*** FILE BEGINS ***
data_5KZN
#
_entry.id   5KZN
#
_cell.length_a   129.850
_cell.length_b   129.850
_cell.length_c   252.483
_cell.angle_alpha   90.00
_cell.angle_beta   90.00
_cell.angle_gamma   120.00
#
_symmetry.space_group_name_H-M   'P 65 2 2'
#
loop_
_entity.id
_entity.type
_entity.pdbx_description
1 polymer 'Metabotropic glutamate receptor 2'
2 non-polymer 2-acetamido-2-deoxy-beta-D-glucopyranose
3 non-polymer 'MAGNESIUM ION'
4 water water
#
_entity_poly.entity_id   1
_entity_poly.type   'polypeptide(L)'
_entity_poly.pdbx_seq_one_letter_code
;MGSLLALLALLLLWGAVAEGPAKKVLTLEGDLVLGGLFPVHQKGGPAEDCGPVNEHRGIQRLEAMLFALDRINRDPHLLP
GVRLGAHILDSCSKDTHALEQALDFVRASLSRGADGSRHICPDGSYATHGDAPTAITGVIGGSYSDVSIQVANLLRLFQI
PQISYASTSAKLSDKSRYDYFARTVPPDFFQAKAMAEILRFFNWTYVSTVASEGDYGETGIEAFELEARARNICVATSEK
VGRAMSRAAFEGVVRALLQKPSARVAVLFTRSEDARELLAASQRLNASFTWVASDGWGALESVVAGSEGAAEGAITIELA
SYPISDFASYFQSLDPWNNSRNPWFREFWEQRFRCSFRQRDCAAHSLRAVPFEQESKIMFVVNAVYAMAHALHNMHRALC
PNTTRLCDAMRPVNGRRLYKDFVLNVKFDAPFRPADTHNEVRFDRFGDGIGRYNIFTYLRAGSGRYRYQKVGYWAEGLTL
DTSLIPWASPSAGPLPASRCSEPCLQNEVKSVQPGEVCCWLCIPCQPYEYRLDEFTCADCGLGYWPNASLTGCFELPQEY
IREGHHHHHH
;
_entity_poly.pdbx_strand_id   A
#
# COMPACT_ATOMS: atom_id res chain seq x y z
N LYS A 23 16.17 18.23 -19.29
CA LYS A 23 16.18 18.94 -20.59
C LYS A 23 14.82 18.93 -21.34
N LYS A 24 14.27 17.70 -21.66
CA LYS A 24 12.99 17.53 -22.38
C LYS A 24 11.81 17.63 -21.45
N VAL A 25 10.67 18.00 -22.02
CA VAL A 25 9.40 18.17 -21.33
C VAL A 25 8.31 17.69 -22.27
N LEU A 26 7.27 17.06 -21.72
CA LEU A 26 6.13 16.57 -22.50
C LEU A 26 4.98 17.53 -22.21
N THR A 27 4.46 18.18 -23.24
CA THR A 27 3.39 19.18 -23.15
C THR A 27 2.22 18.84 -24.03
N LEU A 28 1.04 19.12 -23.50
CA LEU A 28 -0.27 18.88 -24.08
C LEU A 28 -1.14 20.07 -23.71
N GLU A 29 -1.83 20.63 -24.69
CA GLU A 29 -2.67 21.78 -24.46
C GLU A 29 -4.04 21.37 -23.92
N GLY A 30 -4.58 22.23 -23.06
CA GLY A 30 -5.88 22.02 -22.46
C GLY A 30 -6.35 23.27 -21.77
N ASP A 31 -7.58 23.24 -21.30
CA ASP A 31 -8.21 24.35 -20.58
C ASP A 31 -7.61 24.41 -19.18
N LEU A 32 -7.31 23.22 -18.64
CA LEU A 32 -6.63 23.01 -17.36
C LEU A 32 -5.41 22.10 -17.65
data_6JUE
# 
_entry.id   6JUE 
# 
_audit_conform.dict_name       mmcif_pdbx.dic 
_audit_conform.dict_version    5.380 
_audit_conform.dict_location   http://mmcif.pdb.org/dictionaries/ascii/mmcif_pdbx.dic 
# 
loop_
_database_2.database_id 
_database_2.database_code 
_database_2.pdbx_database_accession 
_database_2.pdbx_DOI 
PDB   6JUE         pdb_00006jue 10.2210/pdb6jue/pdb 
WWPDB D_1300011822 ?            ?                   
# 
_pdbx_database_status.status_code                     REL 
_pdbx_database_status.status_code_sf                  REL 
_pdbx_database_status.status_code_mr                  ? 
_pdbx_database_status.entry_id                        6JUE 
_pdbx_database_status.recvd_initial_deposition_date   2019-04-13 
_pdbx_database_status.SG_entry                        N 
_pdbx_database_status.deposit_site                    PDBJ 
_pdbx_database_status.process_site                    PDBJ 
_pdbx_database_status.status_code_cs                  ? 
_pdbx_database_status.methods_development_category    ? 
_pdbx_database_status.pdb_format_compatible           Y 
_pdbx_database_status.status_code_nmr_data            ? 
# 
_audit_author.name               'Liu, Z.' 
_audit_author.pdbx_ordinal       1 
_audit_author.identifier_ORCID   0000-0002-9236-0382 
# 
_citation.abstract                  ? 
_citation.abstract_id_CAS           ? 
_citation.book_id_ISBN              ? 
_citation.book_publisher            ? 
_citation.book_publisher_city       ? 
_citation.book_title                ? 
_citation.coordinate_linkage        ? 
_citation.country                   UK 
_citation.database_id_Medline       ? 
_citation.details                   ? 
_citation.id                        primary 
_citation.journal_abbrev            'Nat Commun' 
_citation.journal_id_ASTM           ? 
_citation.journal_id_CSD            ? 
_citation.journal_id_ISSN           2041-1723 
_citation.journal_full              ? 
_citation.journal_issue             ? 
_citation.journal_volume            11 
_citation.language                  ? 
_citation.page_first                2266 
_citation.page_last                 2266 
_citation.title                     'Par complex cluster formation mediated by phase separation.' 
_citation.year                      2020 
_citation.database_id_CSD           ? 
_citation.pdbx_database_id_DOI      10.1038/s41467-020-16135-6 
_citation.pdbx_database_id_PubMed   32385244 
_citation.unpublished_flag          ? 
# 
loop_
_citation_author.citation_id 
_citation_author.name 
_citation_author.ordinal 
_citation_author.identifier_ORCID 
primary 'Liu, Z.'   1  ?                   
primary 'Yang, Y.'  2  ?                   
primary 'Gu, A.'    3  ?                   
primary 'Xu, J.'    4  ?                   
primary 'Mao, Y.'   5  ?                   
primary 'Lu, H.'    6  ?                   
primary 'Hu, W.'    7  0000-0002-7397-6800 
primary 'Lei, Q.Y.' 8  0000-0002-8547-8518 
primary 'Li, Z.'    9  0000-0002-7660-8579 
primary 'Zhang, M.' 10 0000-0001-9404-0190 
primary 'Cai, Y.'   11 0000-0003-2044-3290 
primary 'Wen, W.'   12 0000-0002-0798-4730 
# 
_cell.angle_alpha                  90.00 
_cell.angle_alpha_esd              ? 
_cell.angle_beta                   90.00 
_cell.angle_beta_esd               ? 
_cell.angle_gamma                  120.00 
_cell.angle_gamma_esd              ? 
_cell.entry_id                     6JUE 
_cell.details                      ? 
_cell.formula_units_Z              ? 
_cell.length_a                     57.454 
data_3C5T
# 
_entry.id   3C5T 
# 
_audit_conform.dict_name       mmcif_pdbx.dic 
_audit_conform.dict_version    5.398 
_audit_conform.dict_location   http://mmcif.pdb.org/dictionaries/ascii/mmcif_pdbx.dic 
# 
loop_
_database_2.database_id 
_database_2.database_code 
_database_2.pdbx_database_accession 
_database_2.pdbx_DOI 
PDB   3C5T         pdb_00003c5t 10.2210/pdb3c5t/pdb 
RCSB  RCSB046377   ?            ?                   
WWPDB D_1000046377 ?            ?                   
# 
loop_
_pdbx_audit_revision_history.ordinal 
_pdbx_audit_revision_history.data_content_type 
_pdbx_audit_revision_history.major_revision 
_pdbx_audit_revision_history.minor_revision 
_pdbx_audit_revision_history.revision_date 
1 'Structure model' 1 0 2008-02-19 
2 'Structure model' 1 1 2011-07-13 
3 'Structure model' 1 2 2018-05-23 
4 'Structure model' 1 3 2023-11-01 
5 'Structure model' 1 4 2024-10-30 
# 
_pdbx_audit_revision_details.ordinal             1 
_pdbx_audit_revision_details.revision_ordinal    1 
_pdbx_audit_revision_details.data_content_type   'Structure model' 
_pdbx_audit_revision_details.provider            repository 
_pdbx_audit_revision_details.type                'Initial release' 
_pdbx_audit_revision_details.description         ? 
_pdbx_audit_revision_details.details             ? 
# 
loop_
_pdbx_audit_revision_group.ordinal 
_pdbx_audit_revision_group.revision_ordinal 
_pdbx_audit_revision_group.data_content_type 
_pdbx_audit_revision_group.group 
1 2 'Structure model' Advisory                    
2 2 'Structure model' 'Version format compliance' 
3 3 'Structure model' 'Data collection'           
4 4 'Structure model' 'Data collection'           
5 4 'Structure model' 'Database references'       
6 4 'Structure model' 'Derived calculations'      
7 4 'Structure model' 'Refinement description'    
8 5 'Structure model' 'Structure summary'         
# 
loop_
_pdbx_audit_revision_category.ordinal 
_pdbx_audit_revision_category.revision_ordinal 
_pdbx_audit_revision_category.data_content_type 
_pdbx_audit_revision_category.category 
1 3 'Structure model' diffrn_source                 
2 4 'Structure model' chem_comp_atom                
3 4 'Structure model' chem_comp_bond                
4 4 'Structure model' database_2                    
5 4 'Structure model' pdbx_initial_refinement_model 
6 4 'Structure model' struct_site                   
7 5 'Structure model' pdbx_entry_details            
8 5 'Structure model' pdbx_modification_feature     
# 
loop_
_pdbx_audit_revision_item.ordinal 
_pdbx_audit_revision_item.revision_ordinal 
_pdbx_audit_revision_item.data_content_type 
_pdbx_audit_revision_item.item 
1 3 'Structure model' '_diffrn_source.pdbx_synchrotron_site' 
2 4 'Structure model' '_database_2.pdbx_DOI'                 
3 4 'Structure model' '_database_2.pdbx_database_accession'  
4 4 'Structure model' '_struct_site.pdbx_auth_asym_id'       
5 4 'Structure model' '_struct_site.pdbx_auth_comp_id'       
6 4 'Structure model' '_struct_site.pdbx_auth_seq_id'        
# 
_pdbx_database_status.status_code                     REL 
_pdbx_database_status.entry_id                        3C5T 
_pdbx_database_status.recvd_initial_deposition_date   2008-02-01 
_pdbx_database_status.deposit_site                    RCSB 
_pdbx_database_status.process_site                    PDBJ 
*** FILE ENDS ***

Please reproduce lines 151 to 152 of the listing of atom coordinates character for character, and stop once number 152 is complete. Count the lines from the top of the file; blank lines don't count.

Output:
_cell.angle_gamma                  120.00 
_cell.angle_gamma_esd              ? 